2018 Serendipidity represents year of firsts


Abigail Bekele

Guilford College hosted its very first step show which featured the college’s first step team. The For The Culture: Step Show on Saturday, April 13 was held in Dana Auditorium. Guilford hosted step teams from Salem College and North Carolina Central University. The step show brought Greek life to Guilford, as NCCU’s step team was comprised of a historically black fraternity. // Photo by Abigail Bekele/The Guilfordian

Serendipity 2018 was a year of firsts.

Beginning with a bang on Sunday, April 8, the week was filled with activity and vibrant energy as students bustled around campus heading to events, shows and concerts. Opening with the Wild ‘N Out comedy show and culminating in the frenetic “For The Culture: Serendipity Concert” headlined by Waka Flocka Flame on Saturday, April 14, Serendipity 2018 was considered by students and organizers to have been a spirited success.

In addition to preserving beloved Serendipity traditions such as ColorFest, LakeFest and the annual concert, the organizers of this year’s Serendipity strived to make things fresh. The week boasted a silent disco, a water balloon fight by the lake and Serendipity’s first “For The Culture: Step Show.”

“I really challenged the students to use the whole week to program, so we feel like we’ve got a lot going on,” said Director of Student Leadership and Engagement Timothy Johnson. “Also, if we have all the events on Friday and Saturday, most of the times my staff doesn’t get to enjoy anything because they just work the entire time.

“For me, it was important that both the people who are putting it together and those who experience it get to have a good time.”

Serendipity was largely organized by the Campus Activity Board and the co-Serendipity chairs, senior Lesly Vasquez and junior Dwayne Duncan, in conjunction with Johnson. According to Duncan, a driving inspiration behind the planning of Serendipity was to make it a week to remember.

“What Lesly, CAB and I put on was legendary,” Duncan said. “I had a student contact me and tell me that it was because of this concert that his senior year was complete. It was worthwhile. I’m just happy that it was historic and memorable.”

The step show was a very well-received event that the organizers hope will become a yearly staple of Serendipity. Guilford hosted two other colleges, Salem College and North Carolina Central University, to compete and showcase their skills.

“The For The Culture step show was definitely something that Dwayne had in mind. It was new, it was innovative and it was something that was never done before,” Vasquez said. “We were looking for something that was new, something that was fresh, something that the students would actually be interested in.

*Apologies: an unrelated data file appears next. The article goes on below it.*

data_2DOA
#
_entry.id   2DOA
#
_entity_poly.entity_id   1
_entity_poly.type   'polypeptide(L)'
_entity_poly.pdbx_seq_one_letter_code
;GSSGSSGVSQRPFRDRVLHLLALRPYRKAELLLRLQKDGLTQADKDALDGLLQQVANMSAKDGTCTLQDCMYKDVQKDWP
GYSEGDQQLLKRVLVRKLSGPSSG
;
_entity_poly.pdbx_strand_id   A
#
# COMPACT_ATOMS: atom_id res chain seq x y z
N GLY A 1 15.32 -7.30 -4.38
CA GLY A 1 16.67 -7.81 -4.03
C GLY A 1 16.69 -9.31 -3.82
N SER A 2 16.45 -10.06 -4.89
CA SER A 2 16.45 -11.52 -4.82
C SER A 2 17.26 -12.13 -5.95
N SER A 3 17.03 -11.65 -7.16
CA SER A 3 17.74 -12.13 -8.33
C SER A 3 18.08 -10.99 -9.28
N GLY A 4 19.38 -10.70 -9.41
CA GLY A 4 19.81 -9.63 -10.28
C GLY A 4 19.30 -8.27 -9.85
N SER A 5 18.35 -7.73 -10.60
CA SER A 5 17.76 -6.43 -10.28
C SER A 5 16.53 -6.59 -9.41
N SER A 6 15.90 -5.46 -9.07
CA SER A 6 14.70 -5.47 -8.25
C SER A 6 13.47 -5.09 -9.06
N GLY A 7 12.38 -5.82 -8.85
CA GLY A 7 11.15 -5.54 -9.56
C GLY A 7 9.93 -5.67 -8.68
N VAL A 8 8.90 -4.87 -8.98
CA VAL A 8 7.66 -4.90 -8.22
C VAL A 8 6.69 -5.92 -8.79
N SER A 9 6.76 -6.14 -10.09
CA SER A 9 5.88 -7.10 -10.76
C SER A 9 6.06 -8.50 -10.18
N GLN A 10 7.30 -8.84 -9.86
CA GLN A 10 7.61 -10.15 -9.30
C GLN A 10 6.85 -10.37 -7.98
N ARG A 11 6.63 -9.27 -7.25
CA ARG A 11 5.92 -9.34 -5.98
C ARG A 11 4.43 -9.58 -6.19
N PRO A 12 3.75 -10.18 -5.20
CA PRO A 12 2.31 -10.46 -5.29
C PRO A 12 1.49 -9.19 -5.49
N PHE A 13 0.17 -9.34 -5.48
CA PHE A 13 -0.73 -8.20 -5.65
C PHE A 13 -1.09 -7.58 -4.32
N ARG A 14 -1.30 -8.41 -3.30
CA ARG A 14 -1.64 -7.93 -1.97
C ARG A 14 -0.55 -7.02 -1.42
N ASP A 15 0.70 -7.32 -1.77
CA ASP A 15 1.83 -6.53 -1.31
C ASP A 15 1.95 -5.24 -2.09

“I feel like now there’s this new tradition at Guilford, and something to look forward to next year as well.”

One aspect the organizers appreciated about the inclusion of the step show was how it served to involve other communities in Serendipity traditions. Vasquez emphasized the importance of Serendipity and community engagement.

“I think the students in general understanding community (is important),” Vasquez said. “This year, we wanted Serendipity to be more community involved, and to bring us together to celebrate the community and culture, and what we have to offer.”

The Saturday concert is considered by many to be Serendipity’s most exciting feature. In addition to headliner Waka Flocka Flame, students saw energetic performances by Sevyn Streeter, Tigo B and O.T. Genasis.

“Watching people’s facial expressions when they saw the artists for the first time was worth it all,” Duncan said. “My main objective was to make sure that the student body had a week of a lifetime.”

Vasquez highlighted the significance of Serendipity as an event for students and by students.

“I think watching other students enjoy the concert was the best thing. It’s definitely something I enjoy every year,” Vasquez said. “Everything CAB does, we do for the students. The priority is students at all times. It’s really amazing to see the hard work pay off at the end. Especialy seeing Waka on stage, it was like, ‘This is it. This is the last thing on the list.’ This really showed how much our hard work paid off.

Johnson was pleased with the student body’s reception of and enthusiasm for Serendipity.

“I’ve heard nothing but great things. People are already talking about it for next year,” Johnson said. “I’m a big proponent of, ‘Did the clientele have the best experience possible, and did they feel like things happened smoothly and professionally?’ And that is a hard ‘yes.’”